For middle class Americans, the new global economy has provided mountains of cheap products made in China, India and dozens of other nations, but it has also killed the goose that laid the golden egg. Millions of American workers have been discovering that the price for all of those inexpensive foreign-made goodies is their jobs. Now we have so many long-term unemployed workers in the United States that we are inventing new terms (such as "the 99ers") to describe them. Unemployment is on the rise again (we'll get to the figures in a minute) and everyone seems perplexed at the continuing inability of the "greatest economy in the world" to provide jobs for everyone. But the truth is that this has been coming for a long time. The debt-fueled prosperity of the past couple of decades allowed us to live far beyond our means and provide very high levels of employment for a while, but now economic reality is setting in. The millions of middle class jobs that have been shipped overseas are never coming back. Unfortunately, the existence of a large class of chronically unemployed Americans that are struggling just to survive is going to quickly become "the new normal".
This week the U.S. Labor Deparment announced that for the week ending August 14th, new applications for unemployment insurance benefits reached the half-million mark. That was the first time since last November that the psychologically important 500,000 threshold had been hit. Most economists had predicted that unemployment claims would actually decline, but instead they experienced their fourth increase in the past five weeks.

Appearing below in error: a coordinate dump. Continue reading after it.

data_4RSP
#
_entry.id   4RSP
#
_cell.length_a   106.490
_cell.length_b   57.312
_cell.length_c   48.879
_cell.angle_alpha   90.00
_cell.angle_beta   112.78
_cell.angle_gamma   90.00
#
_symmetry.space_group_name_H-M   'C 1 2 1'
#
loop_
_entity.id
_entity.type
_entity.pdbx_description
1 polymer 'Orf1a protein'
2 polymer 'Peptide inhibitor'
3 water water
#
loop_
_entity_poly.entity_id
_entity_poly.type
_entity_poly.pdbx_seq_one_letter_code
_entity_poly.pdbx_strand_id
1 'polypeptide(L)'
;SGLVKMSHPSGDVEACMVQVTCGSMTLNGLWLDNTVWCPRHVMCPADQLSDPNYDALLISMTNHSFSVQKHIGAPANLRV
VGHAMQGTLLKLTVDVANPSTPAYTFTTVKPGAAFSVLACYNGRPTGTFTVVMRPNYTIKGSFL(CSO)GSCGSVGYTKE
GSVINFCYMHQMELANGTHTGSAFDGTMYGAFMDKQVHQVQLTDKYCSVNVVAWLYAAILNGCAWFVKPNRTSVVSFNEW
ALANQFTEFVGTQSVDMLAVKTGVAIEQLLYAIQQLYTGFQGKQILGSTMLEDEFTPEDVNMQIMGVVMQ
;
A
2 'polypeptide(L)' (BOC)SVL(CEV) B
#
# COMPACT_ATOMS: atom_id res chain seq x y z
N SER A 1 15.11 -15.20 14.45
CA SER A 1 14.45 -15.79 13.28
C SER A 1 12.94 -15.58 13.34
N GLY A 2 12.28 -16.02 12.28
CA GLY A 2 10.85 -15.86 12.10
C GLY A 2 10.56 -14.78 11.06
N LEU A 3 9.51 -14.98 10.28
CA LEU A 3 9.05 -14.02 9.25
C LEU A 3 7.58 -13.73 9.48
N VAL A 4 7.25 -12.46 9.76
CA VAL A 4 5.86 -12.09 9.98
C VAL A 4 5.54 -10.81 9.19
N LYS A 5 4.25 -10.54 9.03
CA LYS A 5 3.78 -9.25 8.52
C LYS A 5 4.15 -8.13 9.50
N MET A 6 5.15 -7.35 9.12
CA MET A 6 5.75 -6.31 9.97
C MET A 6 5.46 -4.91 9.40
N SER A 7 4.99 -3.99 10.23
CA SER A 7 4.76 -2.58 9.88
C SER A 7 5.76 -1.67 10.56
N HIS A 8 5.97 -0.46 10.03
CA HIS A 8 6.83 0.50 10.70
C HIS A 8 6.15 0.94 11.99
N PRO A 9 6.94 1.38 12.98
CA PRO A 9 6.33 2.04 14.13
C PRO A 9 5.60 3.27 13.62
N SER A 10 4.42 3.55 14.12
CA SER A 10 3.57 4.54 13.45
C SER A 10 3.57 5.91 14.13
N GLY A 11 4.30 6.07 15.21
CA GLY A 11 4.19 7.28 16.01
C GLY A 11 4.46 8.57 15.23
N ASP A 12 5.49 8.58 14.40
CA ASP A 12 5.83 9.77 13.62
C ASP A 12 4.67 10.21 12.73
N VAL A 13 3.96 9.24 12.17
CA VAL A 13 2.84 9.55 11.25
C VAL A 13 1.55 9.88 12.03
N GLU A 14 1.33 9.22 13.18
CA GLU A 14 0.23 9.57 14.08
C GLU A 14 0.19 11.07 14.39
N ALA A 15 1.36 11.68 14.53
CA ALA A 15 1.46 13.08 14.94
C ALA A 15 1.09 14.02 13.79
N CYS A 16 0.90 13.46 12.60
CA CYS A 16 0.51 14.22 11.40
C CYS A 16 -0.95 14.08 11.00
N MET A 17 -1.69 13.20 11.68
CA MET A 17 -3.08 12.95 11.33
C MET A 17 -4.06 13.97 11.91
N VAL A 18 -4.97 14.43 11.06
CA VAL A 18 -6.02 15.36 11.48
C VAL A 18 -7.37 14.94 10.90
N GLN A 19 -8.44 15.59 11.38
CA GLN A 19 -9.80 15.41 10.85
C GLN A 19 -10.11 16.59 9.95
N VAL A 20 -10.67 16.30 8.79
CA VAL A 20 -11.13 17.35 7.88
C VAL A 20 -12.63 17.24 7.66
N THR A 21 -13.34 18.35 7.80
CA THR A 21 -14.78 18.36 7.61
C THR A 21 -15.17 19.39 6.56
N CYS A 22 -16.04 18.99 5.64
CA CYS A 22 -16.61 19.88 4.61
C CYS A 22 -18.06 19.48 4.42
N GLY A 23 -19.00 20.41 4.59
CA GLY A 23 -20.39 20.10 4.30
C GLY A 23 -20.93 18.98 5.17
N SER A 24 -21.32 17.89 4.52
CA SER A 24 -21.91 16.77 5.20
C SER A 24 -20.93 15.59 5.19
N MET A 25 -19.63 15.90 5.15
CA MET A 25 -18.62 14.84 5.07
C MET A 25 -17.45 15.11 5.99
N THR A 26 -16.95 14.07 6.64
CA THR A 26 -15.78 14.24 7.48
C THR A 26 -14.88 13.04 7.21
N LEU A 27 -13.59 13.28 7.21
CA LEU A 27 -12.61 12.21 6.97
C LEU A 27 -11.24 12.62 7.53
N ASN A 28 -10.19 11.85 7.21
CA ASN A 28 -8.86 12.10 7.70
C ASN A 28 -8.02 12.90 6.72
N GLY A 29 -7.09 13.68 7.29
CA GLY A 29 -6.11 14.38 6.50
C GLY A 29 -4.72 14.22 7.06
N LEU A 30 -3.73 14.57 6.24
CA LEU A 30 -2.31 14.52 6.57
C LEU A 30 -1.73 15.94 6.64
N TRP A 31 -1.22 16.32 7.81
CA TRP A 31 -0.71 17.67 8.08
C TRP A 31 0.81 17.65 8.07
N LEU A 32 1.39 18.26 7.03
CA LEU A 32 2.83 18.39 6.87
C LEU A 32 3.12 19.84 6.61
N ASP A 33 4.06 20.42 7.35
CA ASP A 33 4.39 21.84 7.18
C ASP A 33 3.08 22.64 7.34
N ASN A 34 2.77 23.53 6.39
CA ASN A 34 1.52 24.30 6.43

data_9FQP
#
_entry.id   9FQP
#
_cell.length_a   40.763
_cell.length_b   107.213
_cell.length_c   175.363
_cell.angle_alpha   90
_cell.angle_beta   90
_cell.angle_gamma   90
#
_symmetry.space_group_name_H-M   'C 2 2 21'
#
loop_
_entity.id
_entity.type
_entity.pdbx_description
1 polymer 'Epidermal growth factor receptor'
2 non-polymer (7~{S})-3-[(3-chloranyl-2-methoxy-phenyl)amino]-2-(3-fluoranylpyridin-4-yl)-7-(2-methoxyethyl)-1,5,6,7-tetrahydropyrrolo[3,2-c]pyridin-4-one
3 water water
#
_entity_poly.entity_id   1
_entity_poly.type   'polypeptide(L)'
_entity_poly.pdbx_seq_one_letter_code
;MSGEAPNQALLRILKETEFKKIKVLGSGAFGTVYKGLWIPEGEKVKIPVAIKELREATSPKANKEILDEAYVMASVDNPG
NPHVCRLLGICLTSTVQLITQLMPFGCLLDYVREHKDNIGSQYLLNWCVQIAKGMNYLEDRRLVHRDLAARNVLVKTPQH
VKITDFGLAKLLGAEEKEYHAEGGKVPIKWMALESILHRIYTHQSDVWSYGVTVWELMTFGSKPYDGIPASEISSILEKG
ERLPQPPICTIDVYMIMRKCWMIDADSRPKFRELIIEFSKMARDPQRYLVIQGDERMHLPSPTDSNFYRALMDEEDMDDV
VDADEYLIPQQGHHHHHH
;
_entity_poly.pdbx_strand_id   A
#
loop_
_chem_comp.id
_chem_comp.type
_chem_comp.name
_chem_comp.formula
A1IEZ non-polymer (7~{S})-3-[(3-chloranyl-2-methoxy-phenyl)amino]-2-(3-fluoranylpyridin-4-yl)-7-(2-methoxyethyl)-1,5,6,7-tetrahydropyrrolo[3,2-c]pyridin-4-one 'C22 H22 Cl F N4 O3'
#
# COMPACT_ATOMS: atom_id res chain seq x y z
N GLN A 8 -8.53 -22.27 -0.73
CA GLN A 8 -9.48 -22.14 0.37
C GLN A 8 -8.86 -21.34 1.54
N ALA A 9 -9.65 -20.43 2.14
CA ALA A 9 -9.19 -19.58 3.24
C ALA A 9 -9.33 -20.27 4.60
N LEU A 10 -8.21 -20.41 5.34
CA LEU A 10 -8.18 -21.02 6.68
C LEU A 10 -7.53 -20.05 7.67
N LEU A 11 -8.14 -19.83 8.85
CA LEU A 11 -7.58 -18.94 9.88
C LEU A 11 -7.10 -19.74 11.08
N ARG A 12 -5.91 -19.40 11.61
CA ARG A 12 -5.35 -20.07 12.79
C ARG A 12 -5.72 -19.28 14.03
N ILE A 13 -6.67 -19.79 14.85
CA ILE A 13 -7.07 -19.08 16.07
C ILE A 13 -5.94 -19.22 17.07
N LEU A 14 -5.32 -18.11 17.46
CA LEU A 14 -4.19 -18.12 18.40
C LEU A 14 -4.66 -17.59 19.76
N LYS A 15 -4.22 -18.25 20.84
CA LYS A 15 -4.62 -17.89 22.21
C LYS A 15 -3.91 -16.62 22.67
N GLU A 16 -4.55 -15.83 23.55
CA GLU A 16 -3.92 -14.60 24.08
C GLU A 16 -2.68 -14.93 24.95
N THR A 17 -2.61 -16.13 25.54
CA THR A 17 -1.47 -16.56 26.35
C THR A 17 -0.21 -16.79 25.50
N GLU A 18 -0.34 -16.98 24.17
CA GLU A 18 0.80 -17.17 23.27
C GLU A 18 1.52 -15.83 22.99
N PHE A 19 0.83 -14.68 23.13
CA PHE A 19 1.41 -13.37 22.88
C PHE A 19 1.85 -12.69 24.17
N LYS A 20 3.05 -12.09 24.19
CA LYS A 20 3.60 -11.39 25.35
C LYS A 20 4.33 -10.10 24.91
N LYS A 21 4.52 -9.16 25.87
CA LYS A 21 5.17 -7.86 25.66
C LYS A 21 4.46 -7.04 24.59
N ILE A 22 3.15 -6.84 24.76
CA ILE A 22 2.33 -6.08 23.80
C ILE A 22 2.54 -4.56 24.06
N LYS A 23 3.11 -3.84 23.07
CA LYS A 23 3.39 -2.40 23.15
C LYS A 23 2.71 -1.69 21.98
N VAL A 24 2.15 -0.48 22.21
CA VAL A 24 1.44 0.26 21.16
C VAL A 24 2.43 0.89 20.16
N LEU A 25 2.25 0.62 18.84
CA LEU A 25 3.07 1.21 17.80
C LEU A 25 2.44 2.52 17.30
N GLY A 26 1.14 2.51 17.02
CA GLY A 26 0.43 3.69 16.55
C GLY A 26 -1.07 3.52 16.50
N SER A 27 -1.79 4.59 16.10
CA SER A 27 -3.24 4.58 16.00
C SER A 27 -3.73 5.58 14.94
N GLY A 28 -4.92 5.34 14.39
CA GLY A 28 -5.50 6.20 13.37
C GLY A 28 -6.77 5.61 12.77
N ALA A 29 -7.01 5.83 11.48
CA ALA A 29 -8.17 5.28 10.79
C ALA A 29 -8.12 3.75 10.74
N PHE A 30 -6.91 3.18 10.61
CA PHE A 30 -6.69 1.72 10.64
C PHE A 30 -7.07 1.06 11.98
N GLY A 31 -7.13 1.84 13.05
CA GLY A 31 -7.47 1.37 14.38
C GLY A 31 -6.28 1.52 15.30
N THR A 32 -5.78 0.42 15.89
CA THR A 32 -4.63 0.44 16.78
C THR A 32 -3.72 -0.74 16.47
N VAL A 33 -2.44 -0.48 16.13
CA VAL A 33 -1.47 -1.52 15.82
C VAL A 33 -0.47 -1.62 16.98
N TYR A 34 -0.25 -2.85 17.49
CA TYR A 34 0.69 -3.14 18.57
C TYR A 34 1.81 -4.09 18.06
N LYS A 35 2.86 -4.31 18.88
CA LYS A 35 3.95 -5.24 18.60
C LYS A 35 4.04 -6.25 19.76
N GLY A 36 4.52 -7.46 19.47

But the increase in new applications for unemployment benefits is only part of the story. It is not such a bad thing to be unemployed if you can find another job in a couple of weeks or a couple of months. But in 2010, there are millions of Americans that cannot seem to find a job no matter what they do month after month after month.
In fact, the number of Americans that have exhausted their state unemployment benefits and that are collecting long-term federal unemployment benefits has increased 60 percent over the past year. The following is how a recent article on CNBC recently described the situation....
"Claimants under the Emergency Unemployment Compensation provision—who have exhausted their state benefits—surged 260,105 to 4,753,456 for the week ended July 31 (the data lags the weekly claims by two weeks). While that represents a weekly increase of 0.5 percent, the total is 60.5 percent higher than the 2009 figure of 2,961,457."
So what will the figure be at this time next year?